Will Roethlisberger's Rocky Offseason Change Anything On the Field?

Ben Roethlisberger will reportedly not be charged after a month-long investigation into an incident at a Georgia club in early March. But does anything that happened -- or didn't -- in Milledgeville on March 5 change anything about Roethlisberger's standing with the Steelers?

Two weeks ago, Steelers coach Mike Tomlin was content to let the case run its course, saying "I think at this time it's kind of appropriate to watch these things and let these things run their course." Steelers president Art Rooney II also felt no need to rush to judgment: "At the moment, I think we're in a situation we're going to let this investigation play out and then go from there."

We've gotten our jollies at TSB posting lampoonings of the Steelers' recent off-field issues. But with Roethlisberger's indiscretions preceding underwhelming on-field performances by the Black and Gold, it's fair to wonder if a third moment of spectacular stupidity colors evaluations of the Steelers' star's judgment -- and dooms this Steelers season to mediocrity.

In 2006, Roethlisberger crashed his motorcycle while not wearing a helmet, breaking his jaw and missing the first game of the regular season; the Steelers followed a Super Bowl season with an 8-8 mark. Last year, Roethlisberger was named in a civil suit that alleged he sexually assaulted a casino employee in 2008; the Steelers' 2009 mirrored their 2006, their Super Bowl defense ending with a 9-7 record and no playoff berth.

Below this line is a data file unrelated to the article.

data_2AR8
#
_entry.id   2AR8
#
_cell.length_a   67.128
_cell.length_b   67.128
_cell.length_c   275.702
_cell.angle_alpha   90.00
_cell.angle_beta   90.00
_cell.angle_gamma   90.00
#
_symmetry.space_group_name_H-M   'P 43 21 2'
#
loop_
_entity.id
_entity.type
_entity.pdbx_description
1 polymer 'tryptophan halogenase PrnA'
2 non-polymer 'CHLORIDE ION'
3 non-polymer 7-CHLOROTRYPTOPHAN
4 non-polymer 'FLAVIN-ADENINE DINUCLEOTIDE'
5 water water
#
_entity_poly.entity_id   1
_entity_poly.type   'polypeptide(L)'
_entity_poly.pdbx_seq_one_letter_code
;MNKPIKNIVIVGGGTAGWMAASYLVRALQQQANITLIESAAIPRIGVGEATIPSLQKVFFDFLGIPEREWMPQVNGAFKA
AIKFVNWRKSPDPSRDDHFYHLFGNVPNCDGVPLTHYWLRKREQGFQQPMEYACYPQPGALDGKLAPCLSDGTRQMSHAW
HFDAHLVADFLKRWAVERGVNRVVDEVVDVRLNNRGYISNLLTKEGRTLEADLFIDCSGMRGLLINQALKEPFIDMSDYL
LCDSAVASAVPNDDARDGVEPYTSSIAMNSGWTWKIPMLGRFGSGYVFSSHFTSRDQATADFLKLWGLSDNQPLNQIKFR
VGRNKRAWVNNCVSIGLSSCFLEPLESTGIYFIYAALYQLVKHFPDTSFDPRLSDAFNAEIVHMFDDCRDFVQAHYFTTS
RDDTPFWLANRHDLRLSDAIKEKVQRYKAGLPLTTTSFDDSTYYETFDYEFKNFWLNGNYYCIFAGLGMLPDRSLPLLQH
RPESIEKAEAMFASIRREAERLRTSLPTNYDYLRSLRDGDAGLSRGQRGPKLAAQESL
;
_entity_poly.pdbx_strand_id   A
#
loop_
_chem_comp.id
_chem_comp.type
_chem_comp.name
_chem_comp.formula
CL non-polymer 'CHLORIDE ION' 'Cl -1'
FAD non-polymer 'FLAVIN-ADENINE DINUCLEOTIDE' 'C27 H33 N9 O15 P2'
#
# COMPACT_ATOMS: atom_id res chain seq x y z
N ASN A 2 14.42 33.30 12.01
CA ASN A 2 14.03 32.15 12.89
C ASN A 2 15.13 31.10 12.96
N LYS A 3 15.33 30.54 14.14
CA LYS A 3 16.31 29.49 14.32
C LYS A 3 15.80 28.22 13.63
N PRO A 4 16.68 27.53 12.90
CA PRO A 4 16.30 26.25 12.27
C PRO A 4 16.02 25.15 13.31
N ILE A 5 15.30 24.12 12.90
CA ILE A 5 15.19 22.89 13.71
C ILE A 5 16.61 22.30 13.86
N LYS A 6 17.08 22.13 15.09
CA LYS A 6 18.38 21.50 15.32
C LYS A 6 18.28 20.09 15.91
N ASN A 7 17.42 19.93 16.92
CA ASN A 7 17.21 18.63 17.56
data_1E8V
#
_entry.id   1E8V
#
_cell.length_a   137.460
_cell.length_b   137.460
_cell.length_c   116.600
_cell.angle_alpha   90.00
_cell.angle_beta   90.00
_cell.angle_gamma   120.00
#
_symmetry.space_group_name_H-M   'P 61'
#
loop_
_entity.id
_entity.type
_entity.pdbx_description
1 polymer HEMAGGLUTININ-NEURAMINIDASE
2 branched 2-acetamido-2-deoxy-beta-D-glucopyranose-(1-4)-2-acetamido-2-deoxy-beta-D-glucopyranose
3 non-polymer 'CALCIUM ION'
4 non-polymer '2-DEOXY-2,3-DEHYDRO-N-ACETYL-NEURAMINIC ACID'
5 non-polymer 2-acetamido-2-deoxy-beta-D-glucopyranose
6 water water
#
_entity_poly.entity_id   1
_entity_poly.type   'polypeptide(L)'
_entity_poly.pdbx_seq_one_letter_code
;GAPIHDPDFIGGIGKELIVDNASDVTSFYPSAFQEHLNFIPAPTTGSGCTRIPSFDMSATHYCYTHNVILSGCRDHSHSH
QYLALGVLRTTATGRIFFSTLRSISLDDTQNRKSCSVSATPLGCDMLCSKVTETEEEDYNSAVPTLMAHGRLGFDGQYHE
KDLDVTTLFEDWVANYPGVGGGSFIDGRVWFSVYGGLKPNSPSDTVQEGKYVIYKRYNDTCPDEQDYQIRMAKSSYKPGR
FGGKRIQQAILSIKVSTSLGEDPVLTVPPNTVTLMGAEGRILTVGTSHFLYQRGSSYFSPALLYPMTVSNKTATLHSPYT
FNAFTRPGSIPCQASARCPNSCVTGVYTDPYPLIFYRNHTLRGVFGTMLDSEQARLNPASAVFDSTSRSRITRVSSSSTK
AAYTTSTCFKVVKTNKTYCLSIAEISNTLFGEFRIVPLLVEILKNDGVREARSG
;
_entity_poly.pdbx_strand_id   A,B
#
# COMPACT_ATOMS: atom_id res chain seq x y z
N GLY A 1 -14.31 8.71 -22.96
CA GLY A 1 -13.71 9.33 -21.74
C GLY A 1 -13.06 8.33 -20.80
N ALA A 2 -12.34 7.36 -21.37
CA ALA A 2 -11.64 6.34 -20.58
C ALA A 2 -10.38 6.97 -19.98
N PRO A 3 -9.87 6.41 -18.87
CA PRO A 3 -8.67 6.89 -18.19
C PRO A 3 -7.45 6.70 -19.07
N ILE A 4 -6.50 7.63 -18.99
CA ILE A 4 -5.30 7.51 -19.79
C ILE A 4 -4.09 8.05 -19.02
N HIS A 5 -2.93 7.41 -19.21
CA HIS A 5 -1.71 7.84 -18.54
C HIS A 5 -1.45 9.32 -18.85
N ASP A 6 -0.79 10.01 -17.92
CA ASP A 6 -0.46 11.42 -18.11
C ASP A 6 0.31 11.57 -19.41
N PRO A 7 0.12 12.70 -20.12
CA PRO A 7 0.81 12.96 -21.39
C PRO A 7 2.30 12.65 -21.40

In years that weren't preceded by off-field troubles for Big Ben, though, the Steelers have been brilliant. The Steelers are 65-33 in the regular season since Roethlisberger was drafted in 2004, but 48-16 in seasons that follow tranquil off-seasons on the Big Ben front, with both Super Bowl victories and an AFC Championship loss coming in that stretch. That gaudy winning percentage was likely the key factor in Roethlisberger getting a massive extension in 2008, and it certainly seems more than coincidental that it is hurt when Roethlisberger encounters personal tumult.

Roethlisberger hasn't been convicted of any crimes, and hasn't faced any discipline from the NFL. But would it be surprising for Roger Goodell to suspend Roethlisberger for part of the 2010 season? And would it be shocking to hear that Pittsburgh's brass is dismayed by their quarterback's penchant for trouble? (It cannot help that Santonio Holmes is reportedly facing a four-game suspension.)

The NFL's short season and parity help make correlation and causation nearly impossible, but the Steelers' mediocre seasons following both of Roethlisberger's previous incidents are at least evidence that Big Ben's troubles haven't lead to great team performances in the season immediately following them. 

It will be interesting to see if 2010 breaks that trend.

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This post originally appeared on the Sporting Blog. For more, see The Sporting Blog Archives.

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